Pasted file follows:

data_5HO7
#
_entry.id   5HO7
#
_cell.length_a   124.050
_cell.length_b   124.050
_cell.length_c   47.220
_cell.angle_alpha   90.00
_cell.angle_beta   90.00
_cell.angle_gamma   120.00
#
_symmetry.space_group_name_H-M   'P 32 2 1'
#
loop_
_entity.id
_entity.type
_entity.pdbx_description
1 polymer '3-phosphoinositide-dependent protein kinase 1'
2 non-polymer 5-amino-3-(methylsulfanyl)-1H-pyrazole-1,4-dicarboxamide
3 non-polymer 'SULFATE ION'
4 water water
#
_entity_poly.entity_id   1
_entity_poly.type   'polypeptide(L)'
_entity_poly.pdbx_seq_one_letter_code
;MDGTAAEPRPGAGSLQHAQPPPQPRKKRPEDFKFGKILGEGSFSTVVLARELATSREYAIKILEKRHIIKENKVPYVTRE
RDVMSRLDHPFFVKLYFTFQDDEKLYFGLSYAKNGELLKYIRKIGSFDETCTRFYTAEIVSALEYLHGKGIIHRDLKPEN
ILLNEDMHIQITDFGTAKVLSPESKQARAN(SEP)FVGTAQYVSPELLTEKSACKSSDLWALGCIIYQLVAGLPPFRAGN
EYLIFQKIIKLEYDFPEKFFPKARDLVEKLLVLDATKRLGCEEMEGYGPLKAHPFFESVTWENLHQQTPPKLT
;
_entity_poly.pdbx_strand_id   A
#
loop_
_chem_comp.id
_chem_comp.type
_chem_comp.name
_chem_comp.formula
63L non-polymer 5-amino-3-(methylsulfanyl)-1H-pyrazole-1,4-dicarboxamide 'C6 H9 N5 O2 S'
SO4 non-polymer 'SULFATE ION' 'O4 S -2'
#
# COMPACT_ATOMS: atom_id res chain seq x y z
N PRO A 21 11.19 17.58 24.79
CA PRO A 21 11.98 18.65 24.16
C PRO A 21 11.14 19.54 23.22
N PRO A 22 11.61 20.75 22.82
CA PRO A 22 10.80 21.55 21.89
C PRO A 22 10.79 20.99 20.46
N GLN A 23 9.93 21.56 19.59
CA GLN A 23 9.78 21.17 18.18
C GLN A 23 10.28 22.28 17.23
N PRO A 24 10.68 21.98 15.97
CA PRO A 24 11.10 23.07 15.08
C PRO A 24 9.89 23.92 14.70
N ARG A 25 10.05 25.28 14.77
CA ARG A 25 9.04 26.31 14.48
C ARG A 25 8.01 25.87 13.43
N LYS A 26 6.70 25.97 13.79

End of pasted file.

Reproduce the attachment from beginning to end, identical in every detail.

data_5HO7
#
_entry.id   5HO7
#
_cell.length_a   124.050
_cell.length_b   124.050
_cell.length_c   47.220
_cell.angle_alpha   90.00
_cell.angle_beta   90.00
_cell.angle_gamma   120.00
#
_symmetry.space_group_name_H-M   'P 32 2 1'
#
loop_
_entity.id
_entity.type
_entity.pdbx_description
1 polymer '3-phosphoinositide-dependent protein kinase 1'
2 non-polymer 5-amino-3-(methylsulfanyl)-1H-pyrazole-1,4-dicarboxamide
3 non-polymer 'SULFATE ION'
4 water water
#
_entity_poly.entity_id   1
_entity_poly.type   'polypeptide(L)'
_entity_poly.pdbx_seq_one_letter_code
;MDGTAAEPRPGAGSLQHAQPPPQPRKKRPEDFKFGKILGEGSFSTVVLARELATSREYAIKILEKRHIIKENKVPYVTRE
RDVMSRLDHPFFVKLYFTFQDDEKLYFGLSYAKNGELLKYIRKIGSFDETCTRFYTAEIVSALEYLHGKGIIHRDLKPEN
ILLNEDMHIQITDFGTAKVLSPESKQARAN(SEP)FVGTAQYVSPELLTEKSACKSSDLWALGCIIYQLVAGLPPFRAGN
EYLIFQKIIKLEYDFPEKFFPKARDLVEKLLVLDATKRLGCEEMEGYGPLKAHPFFESVTWENLHQQTPPKLT
;
_entity_poly.pdbx_strand_id   A
#
loop_
_chem_comp.id
_chem_comp.type
_chem_comp.name
_chem_comp.formula
63L non-polymer 5-amino-3-(methylsulfanyl)-1H-pyrazole-1,4-dicarboxamide 'C6 H9 N5 O2 S'
SO4 non-polymer 'SULFATE ION' 'O4 S -2'
#
# COMPACT_ATOMS: atom_id res chain seq x y z
N PRO A 21 11.19 17.58 24.79
CA PRO A 21 11.98 18.65 24.16
C PRO A 21 11.14 19.54 23.22
N PRO A 22 11.61 20.75 22.82
CA PRO A 22 10.80 21.55 21.89
C PRO A 22 10.79 20.99 20.46
N GLN A 23 9.93 21.56 19.59
CA GLN A 23 9.78 21.17 18.18
C GLN A 23 10.28 22.28 17.23
N PRO A 24 10.68 21.98 15.97
CA PRO A 24 11.10 23.07 15.08
C PRO A 24 9.89 23.92 14.70
N ARG A 25 10.05 25.28 14.77
CA ARG A 25 9.04 26.31 14.48
C ARG A 25 8.01 25.87 13.43
N LYS A 26 6.70 25.97 13.79